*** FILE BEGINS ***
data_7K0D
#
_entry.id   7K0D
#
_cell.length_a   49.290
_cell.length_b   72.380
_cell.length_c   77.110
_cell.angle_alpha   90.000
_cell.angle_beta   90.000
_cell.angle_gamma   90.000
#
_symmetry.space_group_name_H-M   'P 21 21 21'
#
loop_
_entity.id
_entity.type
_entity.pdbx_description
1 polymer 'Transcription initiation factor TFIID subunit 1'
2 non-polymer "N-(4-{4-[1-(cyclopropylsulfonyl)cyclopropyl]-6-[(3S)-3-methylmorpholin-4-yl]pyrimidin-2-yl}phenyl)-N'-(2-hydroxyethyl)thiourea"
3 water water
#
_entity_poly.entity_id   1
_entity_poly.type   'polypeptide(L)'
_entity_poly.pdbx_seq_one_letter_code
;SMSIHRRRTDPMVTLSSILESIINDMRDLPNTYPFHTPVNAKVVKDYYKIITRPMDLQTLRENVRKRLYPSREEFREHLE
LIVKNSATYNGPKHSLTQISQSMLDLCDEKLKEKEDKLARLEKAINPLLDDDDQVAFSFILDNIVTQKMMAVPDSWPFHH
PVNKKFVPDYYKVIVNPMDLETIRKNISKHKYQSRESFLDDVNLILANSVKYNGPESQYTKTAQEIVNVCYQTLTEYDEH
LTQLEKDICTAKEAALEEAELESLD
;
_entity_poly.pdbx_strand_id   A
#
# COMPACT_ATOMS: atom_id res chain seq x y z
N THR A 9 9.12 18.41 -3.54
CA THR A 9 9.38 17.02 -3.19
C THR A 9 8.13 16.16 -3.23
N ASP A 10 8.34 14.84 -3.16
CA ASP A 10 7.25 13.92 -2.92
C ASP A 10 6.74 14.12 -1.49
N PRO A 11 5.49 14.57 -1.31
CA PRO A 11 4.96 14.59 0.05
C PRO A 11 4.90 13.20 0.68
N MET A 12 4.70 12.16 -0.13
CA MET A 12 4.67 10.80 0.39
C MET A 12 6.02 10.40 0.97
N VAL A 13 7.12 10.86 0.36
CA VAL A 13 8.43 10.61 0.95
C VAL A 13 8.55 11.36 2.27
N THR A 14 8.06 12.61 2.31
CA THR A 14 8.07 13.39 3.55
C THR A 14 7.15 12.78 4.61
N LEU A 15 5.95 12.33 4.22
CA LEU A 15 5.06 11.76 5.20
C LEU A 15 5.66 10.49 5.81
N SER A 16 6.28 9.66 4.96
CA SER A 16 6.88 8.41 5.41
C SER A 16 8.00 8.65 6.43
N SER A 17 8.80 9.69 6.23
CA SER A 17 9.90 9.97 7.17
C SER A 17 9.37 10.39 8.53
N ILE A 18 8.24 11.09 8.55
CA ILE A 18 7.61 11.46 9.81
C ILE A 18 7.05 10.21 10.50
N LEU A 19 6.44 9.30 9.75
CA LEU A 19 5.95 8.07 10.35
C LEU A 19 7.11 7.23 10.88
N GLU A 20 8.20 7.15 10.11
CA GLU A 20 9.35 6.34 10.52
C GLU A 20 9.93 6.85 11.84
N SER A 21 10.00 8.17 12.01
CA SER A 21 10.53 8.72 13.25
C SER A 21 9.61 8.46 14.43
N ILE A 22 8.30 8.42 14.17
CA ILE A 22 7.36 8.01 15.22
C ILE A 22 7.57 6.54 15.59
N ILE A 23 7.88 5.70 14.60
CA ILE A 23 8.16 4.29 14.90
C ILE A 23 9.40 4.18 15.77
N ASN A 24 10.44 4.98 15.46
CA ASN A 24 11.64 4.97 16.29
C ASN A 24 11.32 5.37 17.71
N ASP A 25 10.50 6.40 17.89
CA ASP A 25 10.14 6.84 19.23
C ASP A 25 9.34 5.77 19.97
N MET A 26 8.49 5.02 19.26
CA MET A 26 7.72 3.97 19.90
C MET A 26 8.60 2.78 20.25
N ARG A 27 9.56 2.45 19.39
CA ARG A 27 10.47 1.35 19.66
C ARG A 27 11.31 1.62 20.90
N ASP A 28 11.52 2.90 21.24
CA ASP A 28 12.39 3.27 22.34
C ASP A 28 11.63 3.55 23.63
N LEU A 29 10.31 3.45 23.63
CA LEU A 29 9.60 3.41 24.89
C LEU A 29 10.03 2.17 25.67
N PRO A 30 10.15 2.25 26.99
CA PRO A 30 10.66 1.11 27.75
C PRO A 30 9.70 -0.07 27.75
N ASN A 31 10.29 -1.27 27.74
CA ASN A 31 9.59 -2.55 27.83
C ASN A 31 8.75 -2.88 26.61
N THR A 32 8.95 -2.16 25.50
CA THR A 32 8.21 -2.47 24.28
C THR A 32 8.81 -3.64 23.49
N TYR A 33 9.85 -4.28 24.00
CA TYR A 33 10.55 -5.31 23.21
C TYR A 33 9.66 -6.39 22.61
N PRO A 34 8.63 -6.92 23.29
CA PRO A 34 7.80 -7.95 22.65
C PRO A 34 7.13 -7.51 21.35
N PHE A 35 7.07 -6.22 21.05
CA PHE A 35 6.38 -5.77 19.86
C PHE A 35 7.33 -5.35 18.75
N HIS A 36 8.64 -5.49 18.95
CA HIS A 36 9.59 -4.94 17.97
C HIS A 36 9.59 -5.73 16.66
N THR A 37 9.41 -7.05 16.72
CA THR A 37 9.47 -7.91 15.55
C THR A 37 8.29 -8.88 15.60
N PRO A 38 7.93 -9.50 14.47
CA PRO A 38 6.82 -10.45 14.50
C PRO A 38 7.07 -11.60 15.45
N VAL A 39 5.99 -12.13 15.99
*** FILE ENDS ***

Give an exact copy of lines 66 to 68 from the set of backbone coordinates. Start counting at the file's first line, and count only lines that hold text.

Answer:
N GLU A 20 8.20 7.15 10.11
CA GLU A 20 9.35 6.34 10.52
C GLU A 20 9.93 6.85 11.84